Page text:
U Universality: Lilith
I took this photograph in Plettenberg Bay in October last year when I was there. It is a washed up log (still there, I saw it last week). From this angle I can see a creature on the right hand side, with an eye, with its fish tail ending in the middle on the left hand side, embracing the cave – maybe a slumbering serpent underneath –
Does Lilith represent a universal myth? Isn’t she just one of those stories from so long ago? The ‘herstory’ is not a pretty one; full of angst and drama, revenge, entanglement, diminishment, humiliation, unsound, flight and fights. Haven’t we got over these primitive ways of being already? Surely we are more civilised?
Civilisation – where and what has it brought us?
What does rejection of the dark feminine really mean? All that hurt, pain, rage, loss and betrayal – is this really necessary for growth?
Do we keep it buried underground and uphold a veneer of calm in order to appear civilised, for fear that were it to emerge it would erupt into a volcano? I work at a doctor’s rooms on a regular basis as receptionist and managing other rooms things. A patient will come through to the reception area after seeing the doctor to book the operation either for herself or her child in tow. In discussing dates, times, procedures etc, she may say that she is very nervous if she is the one to have it. Of what I ask? Of being under anaesthetic, she responds. O I ask? Why? If I’m under anaesthetic she will say, I have no control. That is always interesting to me though for professional reasons I can’t ask any further much as I would like to. But I wonder what she thinks will happen if she is no longer ‘in control’. Or if she even wonders? Do we have a fear of not being ‘in control’ of our dark energies if we allowed them to emerge? The rage that we feel, the hurt, the anger, the unfairness, the grief –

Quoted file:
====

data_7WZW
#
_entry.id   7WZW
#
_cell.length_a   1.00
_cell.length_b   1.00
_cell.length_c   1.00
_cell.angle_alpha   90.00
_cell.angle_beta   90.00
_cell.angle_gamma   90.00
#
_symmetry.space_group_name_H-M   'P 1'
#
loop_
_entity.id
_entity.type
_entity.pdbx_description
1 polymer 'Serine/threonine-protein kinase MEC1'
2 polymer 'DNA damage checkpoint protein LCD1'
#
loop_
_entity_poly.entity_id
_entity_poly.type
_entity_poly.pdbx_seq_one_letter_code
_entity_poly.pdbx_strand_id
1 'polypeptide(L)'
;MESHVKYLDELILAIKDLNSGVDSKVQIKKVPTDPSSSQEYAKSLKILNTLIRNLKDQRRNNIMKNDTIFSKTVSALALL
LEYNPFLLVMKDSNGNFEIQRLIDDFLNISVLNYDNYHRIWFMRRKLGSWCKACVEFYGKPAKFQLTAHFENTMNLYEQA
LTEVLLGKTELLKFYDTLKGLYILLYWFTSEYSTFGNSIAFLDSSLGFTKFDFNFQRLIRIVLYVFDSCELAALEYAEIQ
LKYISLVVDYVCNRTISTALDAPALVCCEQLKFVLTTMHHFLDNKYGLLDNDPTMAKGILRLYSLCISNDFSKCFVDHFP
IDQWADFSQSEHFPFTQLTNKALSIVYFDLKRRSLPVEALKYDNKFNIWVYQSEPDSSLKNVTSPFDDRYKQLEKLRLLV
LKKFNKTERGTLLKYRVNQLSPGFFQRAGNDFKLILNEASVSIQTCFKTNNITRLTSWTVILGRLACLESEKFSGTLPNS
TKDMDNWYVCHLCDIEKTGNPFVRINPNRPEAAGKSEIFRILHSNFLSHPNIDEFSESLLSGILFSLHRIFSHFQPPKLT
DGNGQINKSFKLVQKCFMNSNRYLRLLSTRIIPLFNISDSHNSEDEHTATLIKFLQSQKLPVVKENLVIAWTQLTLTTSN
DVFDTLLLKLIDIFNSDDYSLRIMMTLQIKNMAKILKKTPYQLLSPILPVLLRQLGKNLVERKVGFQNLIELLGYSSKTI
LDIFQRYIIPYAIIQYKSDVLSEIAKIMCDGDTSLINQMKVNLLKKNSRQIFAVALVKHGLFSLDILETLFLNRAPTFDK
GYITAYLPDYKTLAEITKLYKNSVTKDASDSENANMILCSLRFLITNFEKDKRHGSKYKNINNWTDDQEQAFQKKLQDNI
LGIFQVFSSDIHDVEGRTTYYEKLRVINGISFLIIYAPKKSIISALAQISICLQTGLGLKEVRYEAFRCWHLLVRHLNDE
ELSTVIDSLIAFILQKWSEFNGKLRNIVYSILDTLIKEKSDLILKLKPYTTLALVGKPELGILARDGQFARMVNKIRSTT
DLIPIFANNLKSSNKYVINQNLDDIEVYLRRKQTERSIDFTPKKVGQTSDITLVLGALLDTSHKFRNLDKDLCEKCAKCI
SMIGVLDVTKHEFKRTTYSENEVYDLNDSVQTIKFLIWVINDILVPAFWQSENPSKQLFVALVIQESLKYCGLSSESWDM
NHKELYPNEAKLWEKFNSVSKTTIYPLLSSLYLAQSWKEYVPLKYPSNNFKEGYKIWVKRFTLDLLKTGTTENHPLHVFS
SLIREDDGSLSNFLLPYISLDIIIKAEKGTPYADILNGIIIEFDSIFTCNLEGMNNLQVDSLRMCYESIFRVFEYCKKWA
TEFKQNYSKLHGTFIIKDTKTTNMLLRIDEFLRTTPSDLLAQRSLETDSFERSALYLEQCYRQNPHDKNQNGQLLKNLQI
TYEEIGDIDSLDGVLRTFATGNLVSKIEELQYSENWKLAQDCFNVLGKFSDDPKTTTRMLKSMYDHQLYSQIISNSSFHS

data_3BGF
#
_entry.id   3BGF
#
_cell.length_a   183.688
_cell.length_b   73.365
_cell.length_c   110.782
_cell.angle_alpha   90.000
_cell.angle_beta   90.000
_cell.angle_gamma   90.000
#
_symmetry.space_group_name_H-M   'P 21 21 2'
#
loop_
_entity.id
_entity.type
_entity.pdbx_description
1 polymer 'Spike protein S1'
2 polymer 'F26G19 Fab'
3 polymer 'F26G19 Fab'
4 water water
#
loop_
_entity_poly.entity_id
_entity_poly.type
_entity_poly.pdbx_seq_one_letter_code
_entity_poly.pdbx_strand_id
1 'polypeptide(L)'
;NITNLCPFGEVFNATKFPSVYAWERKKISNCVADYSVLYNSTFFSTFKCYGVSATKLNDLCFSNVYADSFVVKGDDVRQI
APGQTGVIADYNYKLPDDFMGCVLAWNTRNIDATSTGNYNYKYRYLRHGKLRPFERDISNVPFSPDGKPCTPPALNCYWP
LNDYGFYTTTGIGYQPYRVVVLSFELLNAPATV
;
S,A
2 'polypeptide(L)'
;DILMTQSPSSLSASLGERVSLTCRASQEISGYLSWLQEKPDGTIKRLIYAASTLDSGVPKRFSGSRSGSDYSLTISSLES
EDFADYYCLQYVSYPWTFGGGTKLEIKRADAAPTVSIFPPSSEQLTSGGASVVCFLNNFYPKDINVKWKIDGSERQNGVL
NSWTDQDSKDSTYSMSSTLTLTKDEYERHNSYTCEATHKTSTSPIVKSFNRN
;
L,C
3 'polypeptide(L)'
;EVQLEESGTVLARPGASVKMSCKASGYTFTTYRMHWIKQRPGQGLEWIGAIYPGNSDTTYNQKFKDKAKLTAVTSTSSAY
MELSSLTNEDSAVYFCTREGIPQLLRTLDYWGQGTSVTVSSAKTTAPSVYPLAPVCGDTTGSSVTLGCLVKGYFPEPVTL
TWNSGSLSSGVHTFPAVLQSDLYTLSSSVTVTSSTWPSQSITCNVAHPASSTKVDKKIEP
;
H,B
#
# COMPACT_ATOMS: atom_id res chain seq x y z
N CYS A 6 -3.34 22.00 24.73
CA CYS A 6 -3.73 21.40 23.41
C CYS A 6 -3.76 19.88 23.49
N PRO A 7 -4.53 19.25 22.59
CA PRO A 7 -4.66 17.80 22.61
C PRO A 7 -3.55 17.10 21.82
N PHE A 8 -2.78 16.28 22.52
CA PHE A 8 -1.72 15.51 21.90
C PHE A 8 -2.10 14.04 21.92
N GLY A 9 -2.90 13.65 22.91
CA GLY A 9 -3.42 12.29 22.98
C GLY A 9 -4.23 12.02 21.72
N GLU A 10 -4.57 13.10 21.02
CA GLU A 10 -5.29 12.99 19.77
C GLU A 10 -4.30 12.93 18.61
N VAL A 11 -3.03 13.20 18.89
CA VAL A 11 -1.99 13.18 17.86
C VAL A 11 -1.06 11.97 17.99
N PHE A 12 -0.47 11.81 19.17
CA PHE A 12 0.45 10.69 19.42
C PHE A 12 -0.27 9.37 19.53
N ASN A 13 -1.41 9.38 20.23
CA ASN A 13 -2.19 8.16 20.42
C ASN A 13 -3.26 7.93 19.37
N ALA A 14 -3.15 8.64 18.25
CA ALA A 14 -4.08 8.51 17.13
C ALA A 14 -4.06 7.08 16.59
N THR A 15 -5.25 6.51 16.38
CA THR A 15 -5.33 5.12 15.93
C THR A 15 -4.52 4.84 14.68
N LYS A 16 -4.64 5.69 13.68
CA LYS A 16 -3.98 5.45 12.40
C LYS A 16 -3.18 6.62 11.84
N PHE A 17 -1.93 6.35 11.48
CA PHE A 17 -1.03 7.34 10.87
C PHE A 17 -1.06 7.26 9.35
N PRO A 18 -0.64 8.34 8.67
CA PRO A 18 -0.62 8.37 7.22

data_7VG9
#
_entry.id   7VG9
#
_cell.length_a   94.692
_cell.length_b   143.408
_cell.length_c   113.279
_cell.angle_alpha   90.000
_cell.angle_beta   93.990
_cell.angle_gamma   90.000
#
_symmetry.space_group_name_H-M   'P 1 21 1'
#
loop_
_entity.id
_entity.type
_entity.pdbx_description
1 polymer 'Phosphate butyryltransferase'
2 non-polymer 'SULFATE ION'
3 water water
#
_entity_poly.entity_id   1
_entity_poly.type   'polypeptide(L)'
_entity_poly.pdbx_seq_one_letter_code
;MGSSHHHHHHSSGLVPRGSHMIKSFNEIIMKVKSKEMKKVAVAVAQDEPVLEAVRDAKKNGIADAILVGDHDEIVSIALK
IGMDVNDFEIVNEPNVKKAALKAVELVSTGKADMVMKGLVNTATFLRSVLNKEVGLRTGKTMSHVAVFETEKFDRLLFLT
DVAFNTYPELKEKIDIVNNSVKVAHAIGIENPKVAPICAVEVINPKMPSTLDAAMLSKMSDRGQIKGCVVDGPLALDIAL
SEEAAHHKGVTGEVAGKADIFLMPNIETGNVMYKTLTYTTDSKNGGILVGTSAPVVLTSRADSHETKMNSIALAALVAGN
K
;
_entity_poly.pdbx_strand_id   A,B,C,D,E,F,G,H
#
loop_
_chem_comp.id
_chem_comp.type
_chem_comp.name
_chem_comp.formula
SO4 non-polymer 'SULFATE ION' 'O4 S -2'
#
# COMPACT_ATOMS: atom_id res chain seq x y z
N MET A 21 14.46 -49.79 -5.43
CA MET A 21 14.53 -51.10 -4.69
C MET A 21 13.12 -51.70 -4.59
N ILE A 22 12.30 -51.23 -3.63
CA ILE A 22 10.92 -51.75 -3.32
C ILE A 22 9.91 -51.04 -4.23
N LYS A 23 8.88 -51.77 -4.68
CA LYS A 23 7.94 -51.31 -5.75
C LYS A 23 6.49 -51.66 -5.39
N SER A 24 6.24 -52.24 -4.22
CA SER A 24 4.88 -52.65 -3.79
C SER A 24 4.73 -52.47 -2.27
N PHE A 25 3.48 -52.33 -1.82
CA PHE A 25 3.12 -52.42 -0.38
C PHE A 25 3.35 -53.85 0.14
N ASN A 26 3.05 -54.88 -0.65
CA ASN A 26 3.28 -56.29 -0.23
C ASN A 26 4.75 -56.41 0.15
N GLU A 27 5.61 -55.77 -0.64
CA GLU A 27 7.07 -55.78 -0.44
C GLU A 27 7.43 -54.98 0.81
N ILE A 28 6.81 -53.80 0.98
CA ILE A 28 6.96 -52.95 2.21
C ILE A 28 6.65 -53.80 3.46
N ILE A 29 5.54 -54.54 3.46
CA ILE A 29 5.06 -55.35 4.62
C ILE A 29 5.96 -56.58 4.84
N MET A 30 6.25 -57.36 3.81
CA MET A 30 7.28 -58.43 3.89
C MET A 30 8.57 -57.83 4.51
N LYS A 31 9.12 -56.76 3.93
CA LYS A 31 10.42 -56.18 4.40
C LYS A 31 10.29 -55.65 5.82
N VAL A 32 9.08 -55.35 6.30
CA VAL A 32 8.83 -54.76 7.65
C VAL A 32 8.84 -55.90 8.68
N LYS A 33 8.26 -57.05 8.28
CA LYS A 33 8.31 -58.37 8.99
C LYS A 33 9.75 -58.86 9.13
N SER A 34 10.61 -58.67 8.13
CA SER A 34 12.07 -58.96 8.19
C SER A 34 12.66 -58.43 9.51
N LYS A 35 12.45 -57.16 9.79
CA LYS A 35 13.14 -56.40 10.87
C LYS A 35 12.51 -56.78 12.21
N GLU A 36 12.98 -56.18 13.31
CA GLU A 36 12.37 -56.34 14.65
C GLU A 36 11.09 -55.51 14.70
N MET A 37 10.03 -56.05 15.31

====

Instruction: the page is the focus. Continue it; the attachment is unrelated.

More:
How much have we all internalised and ‘normalised’ the patriarchal way of life? It goes so far back. It is evident in today’s society, so much harm being done. I remember the rape trial of the ex-president some years ago. The ANC Womens League turned up at the courts daily in their thousands, bussed in from far and wide in support of the then president. They shouted slogans at Fezekile Kuzwayo, known as Khwezi, who brought the rape charges against him, that she was a slut, a whore. The trial was ugly. Zuma’s lawyer, a male, brought in her earlier child rape experiences and concluded that as a 5 year old she must have been willing to have had sex with a man in his 30’s.
In war, rape, pillage, killing of innocents are seen as part of the spoils – collateral damage. The country that steps into a foreign one as an ally, sells weapons to the enemy at the same time. Highest bidder wins each time. Deals go on behind closed doors in the political power boardrooms, each angling for a way to be on top of the pile.
What is our arsenal?
Would the world be wiser and healthier if we brought feminine energy into our lives and became more conscious of the gifts she brings? If she spoke her truth, so too can we.
Is there a way we can repair the wound to both men and women?
‘Love thy neighbour as thyself’: This carries the ‘hidden’ assumption that we love ourselves, and therefore we can love our neighbour as ourself. And being ourself we love ourselves, because we are worthy. We have intrinsic value – each part of ourselves. And we can love the other as ourself. Not loving yourself means not loving your neighbour – is this one of the reasons that we project onto the other, and make it our enemy? To deny this love of self is also to deny compassion towards ourselves and therefore to others. Can the injunction, love thy neighbour as thyself, including the unknown stranger within, help towards healing ourselves and the world?
Is this maybe our arsenal – that we are willing to go deeper into our lunar energy in reclaiming love and feminine wisdom?
Thank you for reading!